2. Those of conservative tendency, who think the absolute and final truth is in their charge.

3. The earnest but timid people who fear that everything fresh must put God's truth in peril.

4. The friends of theological or ecclesiastical systems, who consider their systems complete and needing no changes, nor having any open places in which new truth may fit. St. Peter found that an imperfect report of his doings at Caesarea had gone before him to Jerusalem, and when he himself reached the holy city, he was assailed from the very narrowest platform, and accused of the very small sin from our point of view, but very large sin from the Jewish point of view, of eating with the uncircumcised." He very wisely refused a discussion on this mere feature of the matter, and explained fully what had happened. Those who contend often take a mere point of detail, and are best met and answered by putting the question in dispute on the broadest, deepest grounds.

III. PROOF OF DIVINE LEADINGS OUGHT TO SILENCE ALL OPPOSITION. This is the great lesson of St. Peter's conduct and narrative. All through he pleads that he only recognized and followed the Divine will as revealed both to him and to others. God spoke to him in trance, and vision, and providence, and inward impulse. God spoke to Cornelius by angel-form and angel-voice. God sealed the work of St. Peter with the gift of his Spirit, and, as a faithful and true man, he could only go where God led him, and speak as God bade him. To his audience it was the best of all answers, the one that would disarm all opposition. A sincere Jew must be loyal to God's will, however it might be revealed, and however strange to his feeling it might seem. And this is essentially the answer which every thought-leader and every advanced teacher now must be prepared to make and to prove. If he only speaks, as a man, some religious fancies and feelings of his own, we are rightly skeptical; but if it is plain to us that a man has been "taught of God," and if we can see signs of acceptance and Divine benediction on his work, then we too must hear his testimony with open and unprejudiced minds, seeking grace to enable us to express our old faith in the new form, or to add the new thought to our received doctrines. God may, indeed, not speak to us now by dream, or trance, or vision, or voice; but we need not therefore think that direct communication with our soul is impossible. Still we may say, "Speak, Lord; for thy servant heareth;" and still we have with us that Holy Ghost, whose work it is" to lead us into all truth, and to show us things to come." And it should be our abiding conviction and inspiration that "the Lord hath yet more light and truth to break forth from his Word." - R.T.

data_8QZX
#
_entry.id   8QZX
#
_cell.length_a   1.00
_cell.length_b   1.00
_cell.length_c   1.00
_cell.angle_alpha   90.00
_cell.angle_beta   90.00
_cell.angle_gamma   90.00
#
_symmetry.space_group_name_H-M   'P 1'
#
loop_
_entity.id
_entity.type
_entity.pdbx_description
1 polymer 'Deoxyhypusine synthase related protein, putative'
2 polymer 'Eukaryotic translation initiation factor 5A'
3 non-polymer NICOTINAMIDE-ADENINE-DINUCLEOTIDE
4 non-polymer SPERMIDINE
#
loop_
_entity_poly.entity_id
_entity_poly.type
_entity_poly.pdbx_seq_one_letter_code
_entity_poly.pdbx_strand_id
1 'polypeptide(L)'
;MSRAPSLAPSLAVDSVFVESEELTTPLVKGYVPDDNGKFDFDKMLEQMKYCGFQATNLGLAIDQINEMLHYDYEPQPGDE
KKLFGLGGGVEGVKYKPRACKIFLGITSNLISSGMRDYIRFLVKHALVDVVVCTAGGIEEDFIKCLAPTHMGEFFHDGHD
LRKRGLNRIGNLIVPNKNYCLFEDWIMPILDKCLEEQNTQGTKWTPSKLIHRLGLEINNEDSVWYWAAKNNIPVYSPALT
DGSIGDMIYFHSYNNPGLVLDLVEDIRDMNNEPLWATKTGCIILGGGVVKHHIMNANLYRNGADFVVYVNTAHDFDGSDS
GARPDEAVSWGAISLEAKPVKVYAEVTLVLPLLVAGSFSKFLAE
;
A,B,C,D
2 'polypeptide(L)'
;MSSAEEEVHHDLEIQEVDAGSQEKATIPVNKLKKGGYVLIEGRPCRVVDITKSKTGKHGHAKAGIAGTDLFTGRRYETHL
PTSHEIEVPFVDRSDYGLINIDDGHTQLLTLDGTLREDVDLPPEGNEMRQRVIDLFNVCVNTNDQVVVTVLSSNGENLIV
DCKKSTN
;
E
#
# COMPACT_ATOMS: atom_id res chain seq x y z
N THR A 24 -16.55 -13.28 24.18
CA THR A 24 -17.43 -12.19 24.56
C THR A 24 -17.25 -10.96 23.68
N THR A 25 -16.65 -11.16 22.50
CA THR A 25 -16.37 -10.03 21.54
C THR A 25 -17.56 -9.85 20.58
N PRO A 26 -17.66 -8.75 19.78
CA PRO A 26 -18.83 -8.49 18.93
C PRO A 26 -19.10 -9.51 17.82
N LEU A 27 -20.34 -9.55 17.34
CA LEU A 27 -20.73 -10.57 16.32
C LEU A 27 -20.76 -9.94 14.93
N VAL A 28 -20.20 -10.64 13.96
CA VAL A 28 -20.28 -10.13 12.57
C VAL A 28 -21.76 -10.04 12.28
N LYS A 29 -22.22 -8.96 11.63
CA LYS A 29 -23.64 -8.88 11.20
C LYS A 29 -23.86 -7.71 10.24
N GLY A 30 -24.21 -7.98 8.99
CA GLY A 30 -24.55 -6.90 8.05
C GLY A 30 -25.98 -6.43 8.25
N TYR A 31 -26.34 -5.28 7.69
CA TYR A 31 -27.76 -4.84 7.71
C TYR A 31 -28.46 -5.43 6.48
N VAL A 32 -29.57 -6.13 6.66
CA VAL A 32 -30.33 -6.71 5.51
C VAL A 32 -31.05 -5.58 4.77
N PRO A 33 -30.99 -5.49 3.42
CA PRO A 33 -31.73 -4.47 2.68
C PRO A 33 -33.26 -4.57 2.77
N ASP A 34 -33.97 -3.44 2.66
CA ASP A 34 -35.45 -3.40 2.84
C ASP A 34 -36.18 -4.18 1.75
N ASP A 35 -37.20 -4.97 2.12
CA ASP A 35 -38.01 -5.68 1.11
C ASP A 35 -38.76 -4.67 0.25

Parallel Verses
KJV: But Peter rehearsed the matter from the beginning, and expounded it by order unto them, saying,

WEB: But Peter began, and explained to them in order, saying,

The Spirit of Sect and the Spirit of the Gospel